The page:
It's easy to be bearish right now.
Interest rates are still rising, after all they saw no let up last week, did they? And the Fed promises to keep hiking for the time being. The U.S. dollar, while it has backed off some last week, is surely still in an uptrend, right?
The economy, as much as employment has held up, seems to be weakening, as so many of the economic indicators have come down. And let's not forget the new mantra of how slow the housing market is now.
And while gas prices have eased considerably, we are bombarded with daily notes of how high rents are, which is a hefty component of the Consumer Price Index. Ahh yes, the CPI, which will be reported this coming Tuesday morning, is on everyone's mind.
Will it be lower than expected? That seems to be the consensus. Will it be higher? I am not an economist nor would I even attempt to play one on T.V., but I do know that if the CPI comes in hotter than expected and the market rallies there will be many who will be surprised.
I am not saying that's what will happen, but it is a possibility. It is something that would somehow or another change the gloomy sentiment, wouldn't it?
Sentiment has shifted a bit in the last week. After last Tuesday's failed rally, sentiment was so distraught that folks seemed to have forgotten how oversold we were. By the time Thursday rolled around and the S&P 500 had rallied nearly 100 points folks were reminded how oversold we were but that was it, this was just an oversold rally.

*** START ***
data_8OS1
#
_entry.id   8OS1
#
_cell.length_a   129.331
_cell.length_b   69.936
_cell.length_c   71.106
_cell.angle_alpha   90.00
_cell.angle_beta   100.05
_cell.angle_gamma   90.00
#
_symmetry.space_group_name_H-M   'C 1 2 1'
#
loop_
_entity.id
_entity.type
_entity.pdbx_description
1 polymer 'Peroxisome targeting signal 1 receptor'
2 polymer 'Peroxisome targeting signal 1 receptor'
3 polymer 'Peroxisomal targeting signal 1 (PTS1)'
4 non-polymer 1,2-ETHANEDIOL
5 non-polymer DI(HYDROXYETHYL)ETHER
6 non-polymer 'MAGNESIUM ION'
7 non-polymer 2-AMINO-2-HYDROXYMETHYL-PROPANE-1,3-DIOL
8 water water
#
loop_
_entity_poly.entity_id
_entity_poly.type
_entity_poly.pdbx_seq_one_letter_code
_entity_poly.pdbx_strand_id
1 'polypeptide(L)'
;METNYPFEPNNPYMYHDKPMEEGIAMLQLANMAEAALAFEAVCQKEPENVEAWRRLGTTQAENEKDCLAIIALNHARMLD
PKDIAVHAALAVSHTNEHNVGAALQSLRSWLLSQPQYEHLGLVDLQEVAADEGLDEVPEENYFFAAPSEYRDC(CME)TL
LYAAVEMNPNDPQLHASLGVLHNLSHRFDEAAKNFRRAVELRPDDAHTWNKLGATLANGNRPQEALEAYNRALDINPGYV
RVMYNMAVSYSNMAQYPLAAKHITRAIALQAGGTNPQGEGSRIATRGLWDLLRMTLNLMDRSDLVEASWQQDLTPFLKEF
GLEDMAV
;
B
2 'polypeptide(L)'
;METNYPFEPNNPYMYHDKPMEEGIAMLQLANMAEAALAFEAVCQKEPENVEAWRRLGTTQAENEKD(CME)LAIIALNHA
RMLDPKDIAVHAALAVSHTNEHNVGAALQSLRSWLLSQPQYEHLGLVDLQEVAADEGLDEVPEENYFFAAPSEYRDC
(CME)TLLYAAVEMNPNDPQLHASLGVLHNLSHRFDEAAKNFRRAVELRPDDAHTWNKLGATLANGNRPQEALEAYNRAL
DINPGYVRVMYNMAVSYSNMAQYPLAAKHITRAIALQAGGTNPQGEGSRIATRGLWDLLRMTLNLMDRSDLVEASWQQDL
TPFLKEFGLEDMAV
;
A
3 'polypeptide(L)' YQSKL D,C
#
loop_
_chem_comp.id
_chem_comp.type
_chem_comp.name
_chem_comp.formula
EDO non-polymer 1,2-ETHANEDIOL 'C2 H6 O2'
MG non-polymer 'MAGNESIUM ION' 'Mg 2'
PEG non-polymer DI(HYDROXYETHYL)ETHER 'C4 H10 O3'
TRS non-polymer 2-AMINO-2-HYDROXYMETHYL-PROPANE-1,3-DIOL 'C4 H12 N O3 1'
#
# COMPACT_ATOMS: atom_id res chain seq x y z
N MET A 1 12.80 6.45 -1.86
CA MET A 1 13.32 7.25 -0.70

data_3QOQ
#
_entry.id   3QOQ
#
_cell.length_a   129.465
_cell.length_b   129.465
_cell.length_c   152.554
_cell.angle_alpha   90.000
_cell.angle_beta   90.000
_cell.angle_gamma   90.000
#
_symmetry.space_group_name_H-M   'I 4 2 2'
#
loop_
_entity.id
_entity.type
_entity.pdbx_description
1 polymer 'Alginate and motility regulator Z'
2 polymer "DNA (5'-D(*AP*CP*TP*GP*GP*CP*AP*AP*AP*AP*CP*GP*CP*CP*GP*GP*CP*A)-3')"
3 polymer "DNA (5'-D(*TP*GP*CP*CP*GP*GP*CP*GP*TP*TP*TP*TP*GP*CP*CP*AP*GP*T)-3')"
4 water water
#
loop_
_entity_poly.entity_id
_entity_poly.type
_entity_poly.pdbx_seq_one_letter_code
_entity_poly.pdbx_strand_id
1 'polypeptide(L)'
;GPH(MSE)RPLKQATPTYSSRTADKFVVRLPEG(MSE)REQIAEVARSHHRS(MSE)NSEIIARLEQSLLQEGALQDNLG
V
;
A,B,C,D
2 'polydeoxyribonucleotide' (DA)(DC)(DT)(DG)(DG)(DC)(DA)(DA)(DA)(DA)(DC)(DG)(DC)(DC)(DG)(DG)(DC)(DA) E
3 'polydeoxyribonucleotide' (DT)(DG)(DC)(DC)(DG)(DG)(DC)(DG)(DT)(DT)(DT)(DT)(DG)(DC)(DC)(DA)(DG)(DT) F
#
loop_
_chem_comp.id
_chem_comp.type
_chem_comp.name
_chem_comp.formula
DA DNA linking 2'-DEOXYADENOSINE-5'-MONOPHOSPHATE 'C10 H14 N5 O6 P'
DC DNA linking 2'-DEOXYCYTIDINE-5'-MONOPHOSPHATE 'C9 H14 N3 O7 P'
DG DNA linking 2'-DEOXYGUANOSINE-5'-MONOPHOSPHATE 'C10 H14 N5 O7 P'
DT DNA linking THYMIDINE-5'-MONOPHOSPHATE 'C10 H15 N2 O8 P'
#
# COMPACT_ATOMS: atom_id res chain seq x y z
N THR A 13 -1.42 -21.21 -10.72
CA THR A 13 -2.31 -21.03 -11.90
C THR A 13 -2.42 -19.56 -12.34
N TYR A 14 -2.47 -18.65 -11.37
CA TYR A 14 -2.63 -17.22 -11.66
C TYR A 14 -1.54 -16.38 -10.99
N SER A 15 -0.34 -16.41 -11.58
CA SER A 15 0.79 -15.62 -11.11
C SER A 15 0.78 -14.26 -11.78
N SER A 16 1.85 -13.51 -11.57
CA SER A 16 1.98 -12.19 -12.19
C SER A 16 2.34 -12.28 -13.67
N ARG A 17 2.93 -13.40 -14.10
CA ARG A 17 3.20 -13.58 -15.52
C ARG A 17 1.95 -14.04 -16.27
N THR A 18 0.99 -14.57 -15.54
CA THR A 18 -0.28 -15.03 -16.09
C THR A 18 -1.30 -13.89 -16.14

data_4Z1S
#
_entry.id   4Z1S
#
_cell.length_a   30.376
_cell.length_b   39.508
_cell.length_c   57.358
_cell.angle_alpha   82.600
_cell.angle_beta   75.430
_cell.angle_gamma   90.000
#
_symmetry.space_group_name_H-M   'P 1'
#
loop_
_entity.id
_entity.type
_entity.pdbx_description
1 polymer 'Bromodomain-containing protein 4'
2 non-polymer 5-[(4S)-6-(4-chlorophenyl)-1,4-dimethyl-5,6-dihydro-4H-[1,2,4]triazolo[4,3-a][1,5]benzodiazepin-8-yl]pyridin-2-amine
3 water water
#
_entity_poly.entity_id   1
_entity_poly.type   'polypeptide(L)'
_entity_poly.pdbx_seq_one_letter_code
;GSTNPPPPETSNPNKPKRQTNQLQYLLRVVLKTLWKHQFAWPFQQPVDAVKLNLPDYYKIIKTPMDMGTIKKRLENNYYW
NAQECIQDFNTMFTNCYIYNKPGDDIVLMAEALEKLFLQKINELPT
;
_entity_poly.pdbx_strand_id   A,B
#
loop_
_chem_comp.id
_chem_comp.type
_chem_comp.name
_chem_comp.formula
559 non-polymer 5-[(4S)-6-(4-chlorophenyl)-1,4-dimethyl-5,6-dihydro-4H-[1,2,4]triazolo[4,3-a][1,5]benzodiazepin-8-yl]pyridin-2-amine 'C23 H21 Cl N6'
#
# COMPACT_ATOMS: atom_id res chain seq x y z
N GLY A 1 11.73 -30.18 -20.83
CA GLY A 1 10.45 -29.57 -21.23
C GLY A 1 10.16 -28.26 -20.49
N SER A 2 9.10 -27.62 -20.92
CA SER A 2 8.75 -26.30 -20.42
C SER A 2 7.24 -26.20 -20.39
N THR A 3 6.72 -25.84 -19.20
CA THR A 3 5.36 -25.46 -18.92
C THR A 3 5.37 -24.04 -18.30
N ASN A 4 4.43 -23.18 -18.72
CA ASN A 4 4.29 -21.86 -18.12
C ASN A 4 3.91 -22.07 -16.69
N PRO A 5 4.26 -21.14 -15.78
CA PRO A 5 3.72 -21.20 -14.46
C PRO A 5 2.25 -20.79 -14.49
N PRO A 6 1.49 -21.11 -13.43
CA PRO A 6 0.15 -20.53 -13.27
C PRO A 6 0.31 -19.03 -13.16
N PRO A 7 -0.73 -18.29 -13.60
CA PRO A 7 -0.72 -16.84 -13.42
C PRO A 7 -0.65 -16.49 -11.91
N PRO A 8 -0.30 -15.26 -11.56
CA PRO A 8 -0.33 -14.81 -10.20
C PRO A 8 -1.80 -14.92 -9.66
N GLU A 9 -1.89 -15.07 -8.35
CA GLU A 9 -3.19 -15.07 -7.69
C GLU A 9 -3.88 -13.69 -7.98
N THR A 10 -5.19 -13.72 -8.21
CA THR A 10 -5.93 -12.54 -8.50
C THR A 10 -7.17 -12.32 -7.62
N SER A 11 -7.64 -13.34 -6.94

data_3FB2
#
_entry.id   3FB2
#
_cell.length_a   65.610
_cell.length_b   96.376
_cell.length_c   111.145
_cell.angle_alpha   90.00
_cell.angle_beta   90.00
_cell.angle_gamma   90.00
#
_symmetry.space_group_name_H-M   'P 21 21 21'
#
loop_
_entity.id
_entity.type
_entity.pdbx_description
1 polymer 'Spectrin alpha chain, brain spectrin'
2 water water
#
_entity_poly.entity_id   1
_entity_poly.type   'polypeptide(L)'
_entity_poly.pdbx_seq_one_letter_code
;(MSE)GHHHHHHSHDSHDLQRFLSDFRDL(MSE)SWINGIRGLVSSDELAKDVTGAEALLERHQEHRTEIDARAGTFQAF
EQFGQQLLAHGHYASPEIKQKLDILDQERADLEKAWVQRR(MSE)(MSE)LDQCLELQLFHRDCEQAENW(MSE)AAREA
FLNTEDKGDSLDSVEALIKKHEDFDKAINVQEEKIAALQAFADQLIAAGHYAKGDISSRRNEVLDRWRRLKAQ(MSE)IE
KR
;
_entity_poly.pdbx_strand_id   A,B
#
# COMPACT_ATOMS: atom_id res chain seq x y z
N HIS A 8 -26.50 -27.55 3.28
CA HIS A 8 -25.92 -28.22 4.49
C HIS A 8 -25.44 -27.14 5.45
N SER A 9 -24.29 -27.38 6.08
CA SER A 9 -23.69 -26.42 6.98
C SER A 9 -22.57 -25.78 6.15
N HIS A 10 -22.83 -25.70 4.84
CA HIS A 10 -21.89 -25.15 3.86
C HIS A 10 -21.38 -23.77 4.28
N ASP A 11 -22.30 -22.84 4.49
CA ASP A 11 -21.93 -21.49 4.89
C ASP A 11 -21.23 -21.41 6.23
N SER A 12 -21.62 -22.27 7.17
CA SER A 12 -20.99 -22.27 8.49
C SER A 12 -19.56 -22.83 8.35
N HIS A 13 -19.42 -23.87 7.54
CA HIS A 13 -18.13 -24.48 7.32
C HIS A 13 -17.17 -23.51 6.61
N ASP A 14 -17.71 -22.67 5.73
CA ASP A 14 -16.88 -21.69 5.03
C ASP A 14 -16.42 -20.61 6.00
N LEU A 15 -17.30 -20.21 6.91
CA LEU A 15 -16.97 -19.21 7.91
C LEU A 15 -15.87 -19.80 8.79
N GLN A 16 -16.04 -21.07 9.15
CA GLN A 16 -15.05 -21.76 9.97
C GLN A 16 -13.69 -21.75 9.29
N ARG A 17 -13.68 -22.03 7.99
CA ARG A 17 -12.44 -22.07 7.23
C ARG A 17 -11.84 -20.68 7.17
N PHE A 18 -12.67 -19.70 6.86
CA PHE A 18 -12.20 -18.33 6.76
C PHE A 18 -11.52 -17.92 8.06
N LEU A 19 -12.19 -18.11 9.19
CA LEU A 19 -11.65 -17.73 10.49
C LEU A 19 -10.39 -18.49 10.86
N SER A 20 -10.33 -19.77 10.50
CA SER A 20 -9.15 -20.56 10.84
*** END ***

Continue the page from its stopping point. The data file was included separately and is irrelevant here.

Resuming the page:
Then came Friday and the market rallied even more. So sentiment shifted a little more. Now a few bears had moseyed over to the fence to have a peek at the bulls on the other side. We know this because the Equity put/call ratio went from 0.75 on Wednesday to 0.52 on Friday. That's quite a change of heart. The last time we saw a low reading like that was mid-August. That's scary, isn't it? After all, mid-August was when the market peaked.
Yet look at a chart of the 10-day moving average of this metric. In mid-August, we had been rallying for two months and the chart shows a reading near 0.56. That means we had to have an awful lot of readings in the 50s to get the 10-day moving average down there. Now the moving average is at 0.74, the same place it was in May and June.
I think we can use a down day or two because we've come so far in three days, but my Oscillator is not even close to an overbought reading and it is my sense that sentiment hasn't shifted enough yet - too many bears are still lounging in the backyard, not interested in what is happening in the bulls' yard on the other side of the fence - that we would then rally again.
One final word on bonds and the dollar. I noted last week that the Daily Sentiment Index (DSI) on the buck was 93 and I thought within a month the dollar would be lower. It ought to tag that line. If it breaks it, that would be a big deal for the market.
On bonds, the DSI is 18 so how much more upside do rates have here? If rates go higher from here, the bonds will be a buy based on the DSI. The message is clear to me: Don't fall in love with your positions in a volatile market.